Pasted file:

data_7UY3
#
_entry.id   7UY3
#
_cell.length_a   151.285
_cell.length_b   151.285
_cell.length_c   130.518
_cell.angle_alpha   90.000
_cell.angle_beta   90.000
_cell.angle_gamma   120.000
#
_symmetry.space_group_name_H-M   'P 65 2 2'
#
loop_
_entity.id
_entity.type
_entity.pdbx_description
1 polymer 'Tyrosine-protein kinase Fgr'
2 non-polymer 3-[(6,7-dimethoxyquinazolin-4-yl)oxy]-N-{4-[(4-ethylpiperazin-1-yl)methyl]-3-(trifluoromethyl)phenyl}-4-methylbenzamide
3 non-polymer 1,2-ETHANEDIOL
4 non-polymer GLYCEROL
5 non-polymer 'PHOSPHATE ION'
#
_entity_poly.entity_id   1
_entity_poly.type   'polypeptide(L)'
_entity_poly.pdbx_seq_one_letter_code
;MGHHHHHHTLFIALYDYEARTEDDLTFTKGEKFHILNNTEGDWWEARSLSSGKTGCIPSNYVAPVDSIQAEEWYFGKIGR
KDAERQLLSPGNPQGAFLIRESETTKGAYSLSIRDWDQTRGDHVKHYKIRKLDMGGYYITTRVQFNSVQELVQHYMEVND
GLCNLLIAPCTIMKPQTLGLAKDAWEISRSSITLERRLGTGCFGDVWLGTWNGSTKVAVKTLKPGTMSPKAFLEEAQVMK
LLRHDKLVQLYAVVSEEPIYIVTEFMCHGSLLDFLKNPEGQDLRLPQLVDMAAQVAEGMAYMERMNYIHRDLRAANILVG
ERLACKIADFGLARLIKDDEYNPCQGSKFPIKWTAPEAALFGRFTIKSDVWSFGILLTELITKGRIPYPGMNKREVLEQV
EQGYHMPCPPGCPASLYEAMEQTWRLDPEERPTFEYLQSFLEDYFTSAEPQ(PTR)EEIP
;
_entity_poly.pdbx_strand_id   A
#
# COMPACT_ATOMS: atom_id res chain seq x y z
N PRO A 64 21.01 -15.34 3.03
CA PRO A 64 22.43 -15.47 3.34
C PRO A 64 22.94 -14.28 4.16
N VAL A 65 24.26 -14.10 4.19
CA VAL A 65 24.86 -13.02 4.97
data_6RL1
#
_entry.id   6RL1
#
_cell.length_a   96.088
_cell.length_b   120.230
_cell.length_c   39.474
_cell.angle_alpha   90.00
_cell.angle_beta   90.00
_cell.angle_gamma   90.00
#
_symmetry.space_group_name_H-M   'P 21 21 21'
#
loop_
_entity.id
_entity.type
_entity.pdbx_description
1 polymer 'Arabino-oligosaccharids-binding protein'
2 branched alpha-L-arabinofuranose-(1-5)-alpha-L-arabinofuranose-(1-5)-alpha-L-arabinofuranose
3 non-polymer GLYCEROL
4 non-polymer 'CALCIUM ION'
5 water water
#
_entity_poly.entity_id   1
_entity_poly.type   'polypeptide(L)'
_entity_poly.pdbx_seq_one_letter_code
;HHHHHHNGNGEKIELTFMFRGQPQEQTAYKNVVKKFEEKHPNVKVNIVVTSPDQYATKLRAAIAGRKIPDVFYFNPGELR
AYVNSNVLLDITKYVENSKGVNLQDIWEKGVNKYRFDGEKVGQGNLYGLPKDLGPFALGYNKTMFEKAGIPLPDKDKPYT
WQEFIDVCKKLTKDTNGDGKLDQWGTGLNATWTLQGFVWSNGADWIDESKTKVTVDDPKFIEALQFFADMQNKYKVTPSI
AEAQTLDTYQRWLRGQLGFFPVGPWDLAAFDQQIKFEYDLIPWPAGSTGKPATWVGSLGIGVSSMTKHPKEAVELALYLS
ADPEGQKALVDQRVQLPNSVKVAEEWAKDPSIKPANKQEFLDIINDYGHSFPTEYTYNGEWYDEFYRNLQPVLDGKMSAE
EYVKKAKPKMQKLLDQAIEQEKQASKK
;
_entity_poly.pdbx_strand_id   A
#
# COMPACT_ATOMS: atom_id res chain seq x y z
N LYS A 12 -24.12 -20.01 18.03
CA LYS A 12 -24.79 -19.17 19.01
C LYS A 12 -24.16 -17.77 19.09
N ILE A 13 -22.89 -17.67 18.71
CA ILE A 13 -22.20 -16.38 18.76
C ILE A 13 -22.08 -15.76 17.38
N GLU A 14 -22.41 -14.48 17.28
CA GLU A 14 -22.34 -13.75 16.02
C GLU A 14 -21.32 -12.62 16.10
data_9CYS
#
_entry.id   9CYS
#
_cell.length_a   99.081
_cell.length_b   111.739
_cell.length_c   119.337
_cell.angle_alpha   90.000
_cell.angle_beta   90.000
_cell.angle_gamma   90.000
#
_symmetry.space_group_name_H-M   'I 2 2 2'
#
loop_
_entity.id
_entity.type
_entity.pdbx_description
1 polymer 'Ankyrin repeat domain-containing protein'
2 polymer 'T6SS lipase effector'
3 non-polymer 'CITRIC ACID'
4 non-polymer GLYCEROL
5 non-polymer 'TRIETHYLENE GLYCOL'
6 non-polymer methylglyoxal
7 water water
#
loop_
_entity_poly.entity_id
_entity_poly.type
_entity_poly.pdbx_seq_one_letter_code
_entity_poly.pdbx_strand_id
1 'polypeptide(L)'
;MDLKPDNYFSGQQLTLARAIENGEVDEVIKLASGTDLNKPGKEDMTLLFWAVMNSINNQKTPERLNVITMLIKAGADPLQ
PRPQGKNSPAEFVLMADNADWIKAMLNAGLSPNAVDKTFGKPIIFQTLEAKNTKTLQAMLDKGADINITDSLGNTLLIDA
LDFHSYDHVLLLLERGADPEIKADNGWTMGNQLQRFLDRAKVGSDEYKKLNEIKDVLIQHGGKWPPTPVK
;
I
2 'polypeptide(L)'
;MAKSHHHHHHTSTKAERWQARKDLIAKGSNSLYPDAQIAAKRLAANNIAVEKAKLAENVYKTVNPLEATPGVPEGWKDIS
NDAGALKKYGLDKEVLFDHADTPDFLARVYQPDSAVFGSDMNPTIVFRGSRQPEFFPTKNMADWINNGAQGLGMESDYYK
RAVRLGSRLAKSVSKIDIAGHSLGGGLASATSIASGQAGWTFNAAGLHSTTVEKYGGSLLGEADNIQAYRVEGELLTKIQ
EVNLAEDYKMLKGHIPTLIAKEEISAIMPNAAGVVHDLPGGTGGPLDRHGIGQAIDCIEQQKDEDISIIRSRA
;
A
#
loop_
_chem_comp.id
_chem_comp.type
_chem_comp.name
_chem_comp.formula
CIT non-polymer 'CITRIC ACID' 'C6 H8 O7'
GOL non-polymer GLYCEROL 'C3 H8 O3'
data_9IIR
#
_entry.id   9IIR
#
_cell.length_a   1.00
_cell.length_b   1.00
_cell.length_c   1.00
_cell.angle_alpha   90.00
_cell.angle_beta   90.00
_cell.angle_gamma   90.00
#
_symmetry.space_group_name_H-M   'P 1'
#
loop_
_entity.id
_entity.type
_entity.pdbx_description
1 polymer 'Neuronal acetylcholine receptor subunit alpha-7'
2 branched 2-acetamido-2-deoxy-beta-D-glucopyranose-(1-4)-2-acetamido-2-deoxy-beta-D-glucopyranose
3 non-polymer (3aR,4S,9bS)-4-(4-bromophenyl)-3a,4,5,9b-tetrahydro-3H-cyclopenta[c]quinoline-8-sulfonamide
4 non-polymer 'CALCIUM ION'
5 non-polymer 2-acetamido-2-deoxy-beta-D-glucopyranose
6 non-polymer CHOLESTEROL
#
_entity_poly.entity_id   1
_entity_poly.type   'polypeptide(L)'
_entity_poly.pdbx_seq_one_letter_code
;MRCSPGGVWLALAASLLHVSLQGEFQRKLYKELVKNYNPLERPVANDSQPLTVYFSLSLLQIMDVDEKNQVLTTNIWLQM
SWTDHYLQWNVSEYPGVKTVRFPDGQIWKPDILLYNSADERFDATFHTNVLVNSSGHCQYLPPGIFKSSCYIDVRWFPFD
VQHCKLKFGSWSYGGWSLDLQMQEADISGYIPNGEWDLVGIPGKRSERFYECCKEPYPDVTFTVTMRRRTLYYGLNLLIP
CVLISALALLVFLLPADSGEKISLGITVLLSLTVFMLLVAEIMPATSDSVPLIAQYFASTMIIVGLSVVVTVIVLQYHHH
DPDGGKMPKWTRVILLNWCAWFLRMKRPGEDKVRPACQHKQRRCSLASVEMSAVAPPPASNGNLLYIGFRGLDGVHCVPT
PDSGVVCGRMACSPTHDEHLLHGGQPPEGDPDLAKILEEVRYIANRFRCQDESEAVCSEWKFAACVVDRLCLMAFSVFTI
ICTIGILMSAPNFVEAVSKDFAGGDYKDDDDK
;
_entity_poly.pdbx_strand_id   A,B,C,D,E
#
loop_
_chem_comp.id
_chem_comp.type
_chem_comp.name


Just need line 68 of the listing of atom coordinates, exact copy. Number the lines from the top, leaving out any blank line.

;HHHHHHNGNGEKIELTFMFRGQPQEQTAYKNVVKKFEEKHPNVKVNIVVTSPDQYATKLRAAIAGRKIPDVFYFNPGELR